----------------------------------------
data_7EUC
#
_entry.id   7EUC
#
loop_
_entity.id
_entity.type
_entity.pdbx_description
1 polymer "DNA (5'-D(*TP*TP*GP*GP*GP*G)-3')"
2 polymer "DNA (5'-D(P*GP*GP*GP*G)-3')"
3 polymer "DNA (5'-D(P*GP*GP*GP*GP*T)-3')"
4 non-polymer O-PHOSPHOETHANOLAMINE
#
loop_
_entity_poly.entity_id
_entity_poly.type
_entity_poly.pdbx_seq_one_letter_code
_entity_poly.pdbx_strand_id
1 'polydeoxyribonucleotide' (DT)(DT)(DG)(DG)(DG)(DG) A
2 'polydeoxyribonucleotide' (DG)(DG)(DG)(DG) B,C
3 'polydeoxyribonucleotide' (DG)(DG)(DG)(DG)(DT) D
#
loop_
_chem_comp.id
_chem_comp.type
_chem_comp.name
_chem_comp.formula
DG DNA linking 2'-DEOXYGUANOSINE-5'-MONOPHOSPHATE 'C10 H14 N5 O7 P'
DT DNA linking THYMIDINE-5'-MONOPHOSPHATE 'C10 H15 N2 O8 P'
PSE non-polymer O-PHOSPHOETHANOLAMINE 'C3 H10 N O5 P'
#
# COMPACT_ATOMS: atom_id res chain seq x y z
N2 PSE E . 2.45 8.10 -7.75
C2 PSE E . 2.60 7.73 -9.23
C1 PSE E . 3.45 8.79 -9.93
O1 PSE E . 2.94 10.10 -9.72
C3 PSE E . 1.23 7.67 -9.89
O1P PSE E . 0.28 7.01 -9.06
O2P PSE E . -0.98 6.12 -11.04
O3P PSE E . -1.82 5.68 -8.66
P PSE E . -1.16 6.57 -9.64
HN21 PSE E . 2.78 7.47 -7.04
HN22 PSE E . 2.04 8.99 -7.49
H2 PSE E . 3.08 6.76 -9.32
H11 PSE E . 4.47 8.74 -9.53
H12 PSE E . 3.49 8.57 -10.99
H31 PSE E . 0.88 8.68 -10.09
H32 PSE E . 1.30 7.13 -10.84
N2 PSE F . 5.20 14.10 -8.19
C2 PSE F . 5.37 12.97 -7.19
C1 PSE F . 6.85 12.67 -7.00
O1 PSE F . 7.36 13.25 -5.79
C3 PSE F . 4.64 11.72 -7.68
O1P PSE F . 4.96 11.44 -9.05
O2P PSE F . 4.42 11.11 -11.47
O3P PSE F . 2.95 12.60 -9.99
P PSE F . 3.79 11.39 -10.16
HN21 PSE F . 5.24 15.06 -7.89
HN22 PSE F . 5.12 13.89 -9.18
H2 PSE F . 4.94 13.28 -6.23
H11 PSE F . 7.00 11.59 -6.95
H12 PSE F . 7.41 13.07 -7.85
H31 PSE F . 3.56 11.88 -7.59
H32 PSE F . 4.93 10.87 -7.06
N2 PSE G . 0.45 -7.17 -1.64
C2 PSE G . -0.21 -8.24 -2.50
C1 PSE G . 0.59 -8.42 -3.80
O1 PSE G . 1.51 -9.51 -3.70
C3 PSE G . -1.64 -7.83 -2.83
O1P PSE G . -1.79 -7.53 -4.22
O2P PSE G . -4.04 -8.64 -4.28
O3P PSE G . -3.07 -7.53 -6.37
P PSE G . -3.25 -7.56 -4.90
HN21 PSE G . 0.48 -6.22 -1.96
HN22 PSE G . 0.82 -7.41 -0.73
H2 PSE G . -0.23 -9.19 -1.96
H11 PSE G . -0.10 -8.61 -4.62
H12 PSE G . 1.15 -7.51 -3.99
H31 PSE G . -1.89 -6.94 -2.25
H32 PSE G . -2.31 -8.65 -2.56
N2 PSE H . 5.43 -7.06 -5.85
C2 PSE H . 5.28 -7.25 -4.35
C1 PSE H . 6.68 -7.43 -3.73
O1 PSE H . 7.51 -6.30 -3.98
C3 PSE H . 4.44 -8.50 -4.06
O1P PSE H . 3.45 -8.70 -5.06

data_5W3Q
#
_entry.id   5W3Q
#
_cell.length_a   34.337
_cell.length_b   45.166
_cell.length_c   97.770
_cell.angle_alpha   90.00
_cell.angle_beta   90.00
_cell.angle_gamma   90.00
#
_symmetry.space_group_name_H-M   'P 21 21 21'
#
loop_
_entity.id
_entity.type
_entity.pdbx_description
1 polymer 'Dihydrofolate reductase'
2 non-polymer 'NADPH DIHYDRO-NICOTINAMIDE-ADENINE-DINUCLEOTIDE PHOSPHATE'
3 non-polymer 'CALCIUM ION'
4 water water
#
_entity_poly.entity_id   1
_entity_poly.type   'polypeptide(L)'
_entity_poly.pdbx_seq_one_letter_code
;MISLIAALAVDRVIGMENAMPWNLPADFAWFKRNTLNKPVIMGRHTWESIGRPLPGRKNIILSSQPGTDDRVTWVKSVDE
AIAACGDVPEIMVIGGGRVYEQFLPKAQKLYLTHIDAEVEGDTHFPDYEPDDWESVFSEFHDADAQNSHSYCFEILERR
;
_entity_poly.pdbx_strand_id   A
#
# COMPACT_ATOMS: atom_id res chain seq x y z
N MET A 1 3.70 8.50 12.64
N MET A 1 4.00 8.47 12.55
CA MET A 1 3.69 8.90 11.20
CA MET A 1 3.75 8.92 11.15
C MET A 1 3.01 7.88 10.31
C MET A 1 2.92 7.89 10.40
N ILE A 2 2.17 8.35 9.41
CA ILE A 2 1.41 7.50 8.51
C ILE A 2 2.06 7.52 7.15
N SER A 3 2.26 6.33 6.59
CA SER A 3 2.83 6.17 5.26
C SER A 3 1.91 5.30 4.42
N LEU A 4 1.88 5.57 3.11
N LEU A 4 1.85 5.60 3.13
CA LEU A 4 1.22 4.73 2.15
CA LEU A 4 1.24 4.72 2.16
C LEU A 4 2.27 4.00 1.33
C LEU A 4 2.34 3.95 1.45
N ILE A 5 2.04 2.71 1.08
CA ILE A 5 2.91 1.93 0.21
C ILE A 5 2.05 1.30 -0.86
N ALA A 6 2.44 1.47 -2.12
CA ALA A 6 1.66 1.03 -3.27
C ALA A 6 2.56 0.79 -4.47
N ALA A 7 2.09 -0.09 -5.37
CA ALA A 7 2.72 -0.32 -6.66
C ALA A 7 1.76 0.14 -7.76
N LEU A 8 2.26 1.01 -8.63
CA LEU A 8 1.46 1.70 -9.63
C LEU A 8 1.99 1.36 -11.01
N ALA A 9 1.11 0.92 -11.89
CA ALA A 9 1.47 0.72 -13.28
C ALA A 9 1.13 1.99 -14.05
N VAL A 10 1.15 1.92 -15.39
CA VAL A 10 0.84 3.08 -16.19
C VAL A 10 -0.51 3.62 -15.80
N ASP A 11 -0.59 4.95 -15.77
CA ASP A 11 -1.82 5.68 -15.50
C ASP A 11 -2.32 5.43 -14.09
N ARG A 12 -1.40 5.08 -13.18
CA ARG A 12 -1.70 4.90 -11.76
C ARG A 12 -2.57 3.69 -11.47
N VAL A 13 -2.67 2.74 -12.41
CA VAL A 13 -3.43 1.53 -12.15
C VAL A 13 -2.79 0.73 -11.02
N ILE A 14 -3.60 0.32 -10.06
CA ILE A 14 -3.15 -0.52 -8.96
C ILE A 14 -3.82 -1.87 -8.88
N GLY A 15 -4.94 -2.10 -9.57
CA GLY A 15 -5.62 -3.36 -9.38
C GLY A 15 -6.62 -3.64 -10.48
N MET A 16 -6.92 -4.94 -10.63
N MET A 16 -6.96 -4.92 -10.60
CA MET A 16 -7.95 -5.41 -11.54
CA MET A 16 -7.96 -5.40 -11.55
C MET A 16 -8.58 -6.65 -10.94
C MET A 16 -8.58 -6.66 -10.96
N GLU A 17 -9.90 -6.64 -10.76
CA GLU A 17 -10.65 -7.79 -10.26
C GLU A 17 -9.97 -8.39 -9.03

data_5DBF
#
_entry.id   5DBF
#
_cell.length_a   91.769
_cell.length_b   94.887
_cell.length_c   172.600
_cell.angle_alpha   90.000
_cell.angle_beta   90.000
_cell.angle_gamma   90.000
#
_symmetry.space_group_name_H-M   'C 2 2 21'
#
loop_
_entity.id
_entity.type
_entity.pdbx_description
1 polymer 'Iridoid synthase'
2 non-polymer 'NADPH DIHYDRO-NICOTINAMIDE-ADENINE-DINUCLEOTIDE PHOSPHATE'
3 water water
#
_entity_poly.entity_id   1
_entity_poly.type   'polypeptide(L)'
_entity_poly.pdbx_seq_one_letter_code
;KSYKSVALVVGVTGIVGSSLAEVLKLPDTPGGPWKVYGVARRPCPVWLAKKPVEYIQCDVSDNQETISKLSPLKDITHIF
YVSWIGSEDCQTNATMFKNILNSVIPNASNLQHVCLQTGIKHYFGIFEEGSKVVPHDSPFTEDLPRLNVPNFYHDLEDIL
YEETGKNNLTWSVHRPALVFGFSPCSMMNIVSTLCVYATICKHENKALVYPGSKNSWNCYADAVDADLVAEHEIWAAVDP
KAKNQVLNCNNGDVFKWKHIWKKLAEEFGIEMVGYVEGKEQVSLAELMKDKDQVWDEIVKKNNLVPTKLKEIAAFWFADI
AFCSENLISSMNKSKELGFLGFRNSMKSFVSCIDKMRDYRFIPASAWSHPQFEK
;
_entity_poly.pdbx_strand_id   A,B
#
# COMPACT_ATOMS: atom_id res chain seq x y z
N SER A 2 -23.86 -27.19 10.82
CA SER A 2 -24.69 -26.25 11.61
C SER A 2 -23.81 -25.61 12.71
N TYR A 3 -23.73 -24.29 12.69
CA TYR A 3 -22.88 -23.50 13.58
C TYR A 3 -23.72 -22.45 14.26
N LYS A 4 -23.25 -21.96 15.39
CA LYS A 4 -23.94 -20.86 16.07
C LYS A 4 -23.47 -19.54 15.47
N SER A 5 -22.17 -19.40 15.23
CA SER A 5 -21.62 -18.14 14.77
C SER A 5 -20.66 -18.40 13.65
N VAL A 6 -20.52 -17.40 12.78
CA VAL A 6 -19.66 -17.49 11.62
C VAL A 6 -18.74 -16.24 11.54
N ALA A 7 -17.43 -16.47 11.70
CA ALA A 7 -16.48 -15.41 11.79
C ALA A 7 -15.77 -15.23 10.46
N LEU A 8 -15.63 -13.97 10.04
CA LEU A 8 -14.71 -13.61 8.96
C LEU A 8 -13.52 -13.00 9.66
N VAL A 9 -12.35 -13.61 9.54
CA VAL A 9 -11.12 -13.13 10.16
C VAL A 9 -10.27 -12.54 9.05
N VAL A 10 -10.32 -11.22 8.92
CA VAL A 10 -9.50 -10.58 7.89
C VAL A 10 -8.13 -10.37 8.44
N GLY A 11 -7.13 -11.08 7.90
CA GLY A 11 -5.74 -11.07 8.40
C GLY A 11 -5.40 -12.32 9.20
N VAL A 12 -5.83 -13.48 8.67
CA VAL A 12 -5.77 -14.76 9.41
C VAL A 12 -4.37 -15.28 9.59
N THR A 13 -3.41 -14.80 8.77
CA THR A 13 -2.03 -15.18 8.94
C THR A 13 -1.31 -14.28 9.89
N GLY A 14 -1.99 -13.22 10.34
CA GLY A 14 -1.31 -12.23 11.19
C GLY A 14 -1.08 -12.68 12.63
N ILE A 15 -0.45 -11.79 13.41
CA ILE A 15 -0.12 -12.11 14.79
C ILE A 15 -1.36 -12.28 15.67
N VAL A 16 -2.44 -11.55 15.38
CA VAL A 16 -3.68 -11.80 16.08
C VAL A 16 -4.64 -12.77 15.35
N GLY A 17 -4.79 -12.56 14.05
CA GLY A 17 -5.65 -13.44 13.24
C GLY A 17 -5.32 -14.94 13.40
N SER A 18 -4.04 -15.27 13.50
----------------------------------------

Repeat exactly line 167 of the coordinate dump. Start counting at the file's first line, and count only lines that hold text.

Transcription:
CA GLY A 15 -5.62 -3.36 -9.38